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How More Military Members Could Get Food Stamps

It works like this: if you are a military family in a lower pay grade with more than the average number of kids, you probably qualify for food stamps ...

... Depending, that is, on where you live.

That's because while a service member's base pay stays the same regardless of where he is stationed, his basic allowance for housing (BAH) rate increases or decreases based on zip code, along with how much he pays for housing. If he lives in privatized on-base housing, for example, all of his BAH disappears every month with no extra pocket padding left over. But the food stamp program, known as SNAP, includes that fluctuating and disappearing BAH pay in the calculation for whether or not a service member qualifies. That means even though he has the same trouble affording staples at Fort Polk, Louisiana that he does in Washington, D.C., he can only receive SNAP at Polk where his BAH pay and cost of living is lower.

Seems a little counter intuitive, huh?

If your base pay is small and your household size is big, you probably qualify for food stamps ... unless, of course, you live somewhere expensive. Wait, what?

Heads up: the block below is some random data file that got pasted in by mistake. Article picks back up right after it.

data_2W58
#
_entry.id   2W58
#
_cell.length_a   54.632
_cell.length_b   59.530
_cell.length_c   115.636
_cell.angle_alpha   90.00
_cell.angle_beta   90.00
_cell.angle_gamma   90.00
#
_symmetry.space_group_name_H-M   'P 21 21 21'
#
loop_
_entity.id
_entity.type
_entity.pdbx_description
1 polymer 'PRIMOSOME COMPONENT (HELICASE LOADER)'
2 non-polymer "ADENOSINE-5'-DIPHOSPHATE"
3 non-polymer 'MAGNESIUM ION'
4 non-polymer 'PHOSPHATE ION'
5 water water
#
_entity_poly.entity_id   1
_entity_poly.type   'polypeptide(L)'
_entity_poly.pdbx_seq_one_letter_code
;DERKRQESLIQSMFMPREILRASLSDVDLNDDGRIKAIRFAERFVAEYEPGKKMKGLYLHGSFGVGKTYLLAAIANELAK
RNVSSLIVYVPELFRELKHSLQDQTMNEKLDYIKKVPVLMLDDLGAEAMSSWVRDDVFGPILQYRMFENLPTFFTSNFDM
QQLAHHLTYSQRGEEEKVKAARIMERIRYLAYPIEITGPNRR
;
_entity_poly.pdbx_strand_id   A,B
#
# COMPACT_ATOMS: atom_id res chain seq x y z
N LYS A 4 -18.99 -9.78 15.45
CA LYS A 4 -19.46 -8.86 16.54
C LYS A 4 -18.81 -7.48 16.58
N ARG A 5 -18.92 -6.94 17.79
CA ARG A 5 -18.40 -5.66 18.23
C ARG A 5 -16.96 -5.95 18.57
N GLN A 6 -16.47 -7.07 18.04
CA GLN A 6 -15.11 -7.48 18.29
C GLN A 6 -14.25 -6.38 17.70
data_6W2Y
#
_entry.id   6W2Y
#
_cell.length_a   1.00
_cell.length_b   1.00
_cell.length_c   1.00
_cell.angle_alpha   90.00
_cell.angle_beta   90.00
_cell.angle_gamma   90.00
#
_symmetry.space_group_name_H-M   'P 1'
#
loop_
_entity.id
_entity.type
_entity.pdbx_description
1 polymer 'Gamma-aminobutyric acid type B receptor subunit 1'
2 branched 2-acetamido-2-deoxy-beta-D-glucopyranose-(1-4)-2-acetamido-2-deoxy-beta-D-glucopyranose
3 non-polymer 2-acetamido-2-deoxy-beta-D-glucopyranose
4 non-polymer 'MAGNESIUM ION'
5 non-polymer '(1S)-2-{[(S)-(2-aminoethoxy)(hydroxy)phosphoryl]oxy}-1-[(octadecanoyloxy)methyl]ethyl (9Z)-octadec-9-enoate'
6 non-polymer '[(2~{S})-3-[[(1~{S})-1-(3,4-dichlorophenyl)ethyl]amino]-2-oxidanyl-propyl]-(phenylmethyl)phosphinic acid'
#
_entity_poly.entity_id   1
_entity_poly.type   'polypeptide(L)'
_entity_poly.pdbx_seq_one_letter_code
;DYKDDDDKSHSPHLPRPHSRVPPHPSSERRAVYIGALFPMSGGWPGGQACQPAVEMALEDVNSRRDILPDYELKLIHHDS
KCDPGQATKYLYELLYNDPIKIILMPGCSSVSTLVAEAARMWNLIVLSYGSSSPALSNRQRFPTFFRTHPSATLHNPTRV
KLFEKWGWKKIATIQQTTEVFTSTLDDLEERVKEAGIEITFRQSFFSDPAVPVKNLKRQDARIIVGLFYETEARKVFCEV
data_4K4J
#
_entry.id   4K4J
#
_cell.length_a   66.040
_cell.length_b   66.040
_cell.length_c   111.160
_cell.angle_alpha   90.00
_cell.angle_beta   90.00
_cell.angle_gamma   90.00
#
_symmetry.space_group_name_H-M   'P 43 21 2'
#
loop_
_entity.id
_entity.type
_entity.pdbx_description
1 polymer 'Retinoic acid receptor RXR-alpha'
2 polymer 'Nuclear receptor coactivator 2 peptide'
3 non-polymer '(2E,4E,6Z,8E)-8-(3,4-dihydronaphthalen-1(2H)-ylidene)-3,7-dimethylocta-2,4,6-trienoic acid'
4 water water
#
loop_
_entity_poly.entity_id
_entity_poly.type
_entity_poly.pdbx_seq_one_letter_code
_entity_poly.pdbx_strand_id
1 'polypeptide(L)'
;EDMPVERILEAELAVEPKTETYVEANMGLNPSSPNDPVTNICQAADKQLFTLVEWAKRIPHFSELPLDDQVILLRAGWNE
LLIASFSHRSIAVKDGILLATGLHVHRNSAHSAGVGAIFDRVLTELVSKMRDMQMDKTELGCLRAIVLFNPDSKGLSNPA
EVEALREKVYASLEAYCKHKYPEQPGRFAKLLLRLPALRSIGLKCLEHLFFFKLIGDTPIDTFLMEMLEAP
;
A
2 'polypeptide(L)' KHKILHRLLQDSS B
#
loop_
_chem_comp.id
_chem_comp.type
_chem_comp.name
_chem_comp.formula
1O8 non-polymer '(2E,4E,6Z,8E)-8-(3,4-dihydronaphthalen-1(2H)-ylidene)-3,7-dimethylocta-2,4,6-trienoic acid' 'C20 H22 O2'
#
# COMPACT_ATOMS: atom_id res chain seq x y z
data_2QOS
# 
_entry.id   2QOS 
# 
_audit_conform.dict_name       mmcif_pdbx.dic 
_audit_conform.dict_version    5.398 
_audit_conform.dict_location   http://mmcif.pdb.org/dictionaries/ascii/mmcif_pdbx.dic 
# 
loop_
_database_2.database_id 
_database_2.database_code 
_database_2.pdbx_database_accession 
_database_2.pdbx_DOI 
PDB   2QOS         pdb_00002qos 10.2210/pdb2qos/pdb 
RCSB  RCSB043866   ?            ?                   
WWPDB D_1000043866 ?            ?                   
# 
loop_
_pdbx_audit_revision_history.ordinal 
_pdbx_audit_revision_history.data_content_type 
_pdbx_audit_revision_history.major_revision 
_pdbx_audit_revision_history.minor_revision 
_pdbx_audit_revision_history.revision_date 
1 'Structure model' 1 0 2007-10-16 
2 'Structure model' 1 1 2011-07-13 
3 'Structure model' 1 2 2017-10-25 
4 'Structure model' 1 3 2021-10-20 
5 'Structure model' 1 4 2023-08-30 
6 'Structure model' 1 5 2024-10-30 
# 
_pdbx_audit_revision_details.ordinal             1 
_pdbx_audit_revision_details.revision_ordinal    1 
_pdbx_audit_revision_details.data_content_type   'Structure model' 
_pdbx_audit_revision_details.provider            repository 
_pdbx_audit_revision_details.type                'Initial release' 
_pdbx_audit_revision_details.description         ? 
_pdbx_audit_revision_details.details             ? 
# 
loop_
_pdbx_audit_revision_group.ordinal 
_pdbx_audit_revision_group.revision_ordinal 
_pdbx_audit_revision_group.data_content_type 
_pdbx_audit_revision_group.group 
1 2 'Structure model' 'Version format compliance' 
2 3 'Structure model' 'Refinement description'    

So lawmakers and anti-hunger organizations like Mazon: A Jewish Response to Hunger, are trying to push Congress to level the playing field. One idea is changing the law to no longer include BAH in the food stamp calculation. The amendment, which they are hoping to get included in the yearly Defense authorization act (although that doesn't look very likely) would simply allow the government to ignore the BAH income completely. The measure would mean as long as your base pay to household size ratio qualifies you for assistance, you're in.

Congress seems like it's already in the mood to address the hunger among military families issue, which most recently came under scrutiny when a Feeding America report claimed that 25 percent of military households receive food aid every month (the DoD had some major objections to the calculations in that report, and the organization's methodology didn't seem to be particularly accurate).

In response to a commission's recommendation, the Senate has agreed to kill a stateside program (used by few) designed to give military members a paycheck plus-up in lieu of food stamps (while keeping the OCONUS version of the program). The House instead wants to commission a study on the issue (remember: they love studies). A final decision on that program will be reached later this year when lawmakers decide on a final version of the bill. That means, in theory, even more service members will be trying to access SNAP.

But insiders like Joyce Raezer, the executive director of the National Military Family Association, warn that while changes to how military families receive (or don't receive) SNAP are needed, the contentious nature of the food stamp program means they are unlikely to happen. Every time lawmakers start fiddling with food stamps and other similar social assistance programs big political battles go down, and even the biggest military family fans are hesitant to open that can of worms.

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